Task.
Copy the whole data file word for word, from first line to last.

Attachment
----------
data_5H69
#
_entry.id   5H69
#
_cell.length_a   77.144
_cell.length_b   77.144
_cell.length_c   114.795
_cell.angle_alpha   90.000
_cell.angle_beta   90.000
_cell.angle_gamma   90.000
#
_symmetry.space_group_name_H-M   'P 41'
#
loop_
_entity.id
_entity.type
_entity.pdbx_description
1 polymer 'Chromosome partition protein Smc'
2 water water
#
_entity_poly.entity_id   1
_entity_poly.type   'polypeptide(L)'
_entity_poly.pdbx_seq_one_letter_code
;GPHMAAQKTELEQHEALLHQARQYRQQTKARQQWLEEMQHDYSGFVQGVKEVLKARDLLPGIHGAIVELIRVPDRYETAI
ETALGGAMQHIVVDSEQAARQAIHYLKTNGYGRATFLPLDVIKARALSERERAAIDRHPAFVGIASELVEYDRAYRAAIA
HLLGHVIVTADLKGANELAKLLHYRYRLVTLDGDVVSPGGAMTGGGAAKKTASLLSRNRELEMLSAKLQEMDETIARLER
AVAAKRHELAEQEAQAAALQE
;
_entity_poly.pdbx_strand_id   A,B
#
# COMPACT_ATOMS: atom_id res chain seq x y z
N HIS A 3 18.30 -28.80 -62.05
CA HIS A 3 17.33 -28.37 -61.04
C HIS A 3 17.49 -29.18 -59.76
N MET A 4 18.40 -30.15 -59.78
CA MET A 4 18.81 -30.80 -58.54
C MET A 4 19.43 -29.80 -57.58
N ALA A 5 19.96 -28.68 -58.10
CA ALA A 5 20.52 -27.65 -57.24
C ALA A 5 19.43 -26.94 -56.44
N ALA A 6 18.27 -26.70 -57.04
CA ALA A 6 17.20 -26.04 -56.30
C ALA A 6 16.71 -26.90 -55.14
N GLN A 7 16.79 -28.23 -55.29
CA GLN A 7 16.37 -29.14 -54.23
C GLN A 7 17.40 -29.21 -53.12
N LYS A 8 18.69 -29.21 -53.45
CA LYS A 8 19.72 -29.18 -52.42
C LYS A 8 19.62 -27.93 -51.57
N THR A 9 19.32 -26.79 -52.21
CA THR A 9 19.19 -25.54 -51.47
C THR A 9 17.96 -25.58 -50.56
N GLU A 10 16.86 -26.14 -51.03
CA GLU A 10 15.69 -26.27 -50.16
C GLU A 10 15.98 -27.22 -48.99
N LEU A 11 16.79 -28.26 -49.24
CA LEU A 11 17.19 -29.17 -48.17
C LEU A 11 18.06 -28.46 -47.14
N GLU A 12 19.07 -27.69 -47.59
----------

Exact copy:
data_5H69
#
_entry.id   5H69
#
_cell.length_a   77.144
_cell.length_b   77.144
_cell.length_c   114.795
_cell.angle_alpha   90.000
_cell.angle_beta   90.000
_cell.angle_gamma   90.000
#
_symmetry.space_group_name_H-M   'P 41'
#
loop_
_entity.id
_entity.type
_entity.pdbx_description
1 polymer 'Chromosome partition protein Smc'
2 water water
#
_entity_poly.entity_id   1
_entity_poly.type   'polypeptide(L)'
_entity_poly.pdbx_seq_one_letter_code
;GPHMAAQKTELEQHEALLHQARQYRQQTKARQQWLEEMQHDYSGFVQGVKEVLKARDLLPGIHGAIVELIRVPDRYETAI
ETALGGAMQHIVVDSEQAARQAIHYLKTNGYGRATFLPLDVIKARALSERERAAIDRHPAFVGIASELVEYDRAYRAAIA
HLLGHVIVTADLKGANELAKLLHYRYRLVTLDGDVVSPGGAMTGGGAAKKTASLLSRNRELEMLSAKLQEMDETIARLER
AVAAKRHELAEQEAQAAALQE
;
_entity_poly.pdbx_strand_id   A,B
#
# COMPACT_ATOMS: atom_id res chain seq x y z
N HIS A 3 18.30 -28.80 -62.05
CA HIS A 3 17.33 -28.37 -61.04
C HIS A 3 17.49 -29.18 -59.76
N MET A 4 18.40 -30.15 -59.78
CA MET A 4 18.81 -30.80 -58.54
C MET A 4 19.43 -29.80 -57.58
N ALA A 5 19.96 -28.68 -58.10
CA ALA A 5 20.52 -27.65 -57.24
C ALA A 5 19.43 -26.94 -56.44
N ALA A 6 18.27 -26.70 -57.04
CA ALA A 6 17.20 -26.04 -56.30
C ALA A 6 16.71 -26.90 -55.14
N GLN A 7 16.79 -28.23 -55.29
CA GLN A 7 16.37 -29.14 -54.23
C GLN A 7 17.40 -29.21 -53.12
N LYS A 8 18.69 -29.21 -53.45
CA LYS A 8 19.72 -29.18 -52.42
C LYS A 8 19.62 -27.93 -51.57
N THR A 9 19.32 -26.79 -52.21
CA THR A 9 19.19 -25.54 -51.47
C THR A 9 17.96 -25.58 -50.56
N GLU A 10 16.86 -26.14 -51.03
CA GLU A 10 15.69 -26.27 -50.16
C GLU A 10 15.98 -27.22 -48.99
N LEU A 11 16.79 -28.26 -49.24
CA LEU A 11 17.19 -29.17 -48.17
C LEU A 11 18.06 -28.46 -47.14
N GLU A 12 19.07 -27.69 -47.59